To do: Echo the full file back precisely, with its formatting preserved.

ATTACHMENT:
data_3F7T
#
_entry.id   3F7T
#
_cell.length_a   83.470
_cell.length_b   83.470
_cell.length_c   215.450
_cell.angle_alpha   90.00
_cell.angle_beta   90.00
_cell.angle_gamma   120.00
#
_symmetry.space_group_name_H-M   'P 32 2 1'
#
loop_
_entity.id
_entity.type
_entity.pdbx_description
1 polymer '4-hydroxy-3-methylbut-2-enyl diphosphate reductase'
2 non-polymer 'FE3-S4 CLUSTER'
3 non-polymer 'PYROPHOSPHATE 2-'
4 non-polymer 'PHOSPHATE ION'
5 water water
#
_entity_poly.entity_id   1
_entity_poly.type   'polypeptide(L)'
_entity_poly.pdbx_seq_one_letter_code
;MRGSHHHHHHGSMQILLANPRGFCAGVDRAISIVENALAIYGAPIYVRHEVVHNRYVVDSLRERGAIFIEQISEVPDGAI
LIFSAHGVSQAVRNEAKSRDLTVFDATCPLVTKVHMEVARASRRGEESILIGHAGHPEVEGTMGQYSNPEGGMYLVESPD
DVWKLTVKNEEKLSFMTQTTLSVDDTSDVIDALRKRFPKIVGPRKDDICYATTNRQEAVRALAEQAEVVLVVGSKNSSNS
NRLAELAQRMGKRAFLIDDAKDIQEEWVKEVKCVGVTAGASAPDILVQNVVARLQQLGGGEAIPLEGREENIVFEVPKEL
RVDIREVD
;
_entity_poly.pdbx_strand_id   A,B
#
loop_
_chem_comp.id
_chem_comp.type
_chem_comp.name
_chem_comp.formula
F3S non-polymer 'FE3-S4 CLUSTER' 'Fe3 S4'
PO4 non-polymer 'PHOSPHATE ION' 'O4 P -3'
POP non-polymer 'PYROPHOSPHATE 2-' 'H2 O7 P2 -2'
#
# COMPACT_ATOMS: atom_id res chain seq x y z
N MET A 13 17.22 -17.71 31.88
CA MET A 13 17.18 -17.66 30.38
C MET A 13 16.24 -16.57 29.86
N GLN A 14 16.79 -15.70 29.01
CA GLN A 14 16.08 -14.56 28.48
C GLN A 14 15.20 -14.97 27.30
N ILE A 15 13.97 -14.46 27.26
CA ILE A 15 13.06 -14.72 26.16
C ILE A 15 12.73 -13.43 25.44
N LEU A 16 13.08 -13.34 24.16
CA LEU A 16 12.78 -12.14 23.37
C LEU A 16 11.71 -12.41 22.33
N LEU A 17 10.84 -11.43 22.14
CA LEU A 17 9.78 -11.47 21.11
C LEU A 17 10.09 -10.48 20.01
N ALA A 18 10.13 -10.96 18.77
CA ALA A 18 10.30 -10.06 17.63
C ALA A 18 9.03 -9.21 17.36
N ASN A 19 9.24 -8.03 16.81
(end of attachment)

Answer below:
data_3F7T
#
_entry.id   3F7T
#
_cell.length_a   83.470
_cell.length_b   83.470
_cell.length_c   215.450
_cell.angle_alpha   90.00
_cell.angle_beta   90.00
_cell.angle_gamma   120.00
#
_symmetry.space_group_name_H-M   'P 32 2 1'
#
loop_
_entity.id
_entity.type
_entity.pdbx_description
1 polymer '4-hydroxy-3-methylbut-2-enyl diphosphate reductase'
2 non-polymer 'FE3-S4 CLUSTER'
3 non-polymer 'PYROPHOSPHATE 2-'
4 non-polymer 'PHOSPHATE ION'
5 water water
#
_entity_poly.entity_id   1
_entity_poly.type   'polypeptide(L)'
_entity_poly.pdbx_seq_one_letter_code
;MRGSHHHHHHGSMQILLANPRGFCAGVDRAISIVENALAIYGAPIYVRHEVVHNRYVVDSLRERGAIFIEQISEVPDGAI
LIFSAHGVSQAVRNEAKSRDLTVFDATCPLVTKVHMEVARASRRGEESILIGHAGHPEVEGTMGQYSNPEGGMYLVESPD
DVWKLTVKNEEKLSFMTQTTLSVDDTSDVIDALRKRFPKIVGPRKDDICYATTNRQEAVRALAEQAEVVLVVGSKNSSNS
NRLAELAQRMGKRAFLIDDAKDIQEEWVKEVKCVGVTAGASAPDILVQNVVARLQQLGGGEAIPLEGREENIVFEVPKEL
RVDIREVD
;
_entity_poly.pdbx_strand_id   A,B
#
loop_
_chem_comp.id
_chem_comp.type
_chem_comp.name
_chem_comp.formula
F3S non-polymer 'FE3-S4 CLUSTER' 'Fe3 S4'
PO4 non-polymer 'PHOSPHATE ION' 'O4 P -3'
POP non-polymer 'PYROPHOSPHATE 2-' 'H2 O7 P2 -2'
#
# COMPACT_ATOMS: atom_id res chain seq x y z
N MET A 13 17.22 -17.71 31.88
CA MET A 13 17.18 -17.66 30.38
C MET A 13 16.24 -16.57 29.86
N GLN A 14 16.79 -15.70 29.01
CA GLN A 14 16.08 -14.56 28.48
C GLN A 14 15.20 -14.97 27.30
N ILE A 15 13.97 -14.46 27.26
CA ILE A 15 13.06 -14.72 26.16
C ILE A 15 12.73 -13.43 25.44
N LEU A 16 13.08 -13.34 24.16
CA LEU A 16 12.78 -12.14 23.37
C LEU A 16 11.71 -12.41 22.33
N LEU A 17 10.84 -11.43 22.14
CA LEU A 17 9.78 -11.47 21.11
C LEU A 17 10.09 -10.48 20.01
N ALA A 18 10.13 -10.96 18.77
CA ALA A 18 10.30 -10.06 17.63
C ALA A 18 9.03 -9.21 17.36
N ASN A 19 9.24 -8.03 16.81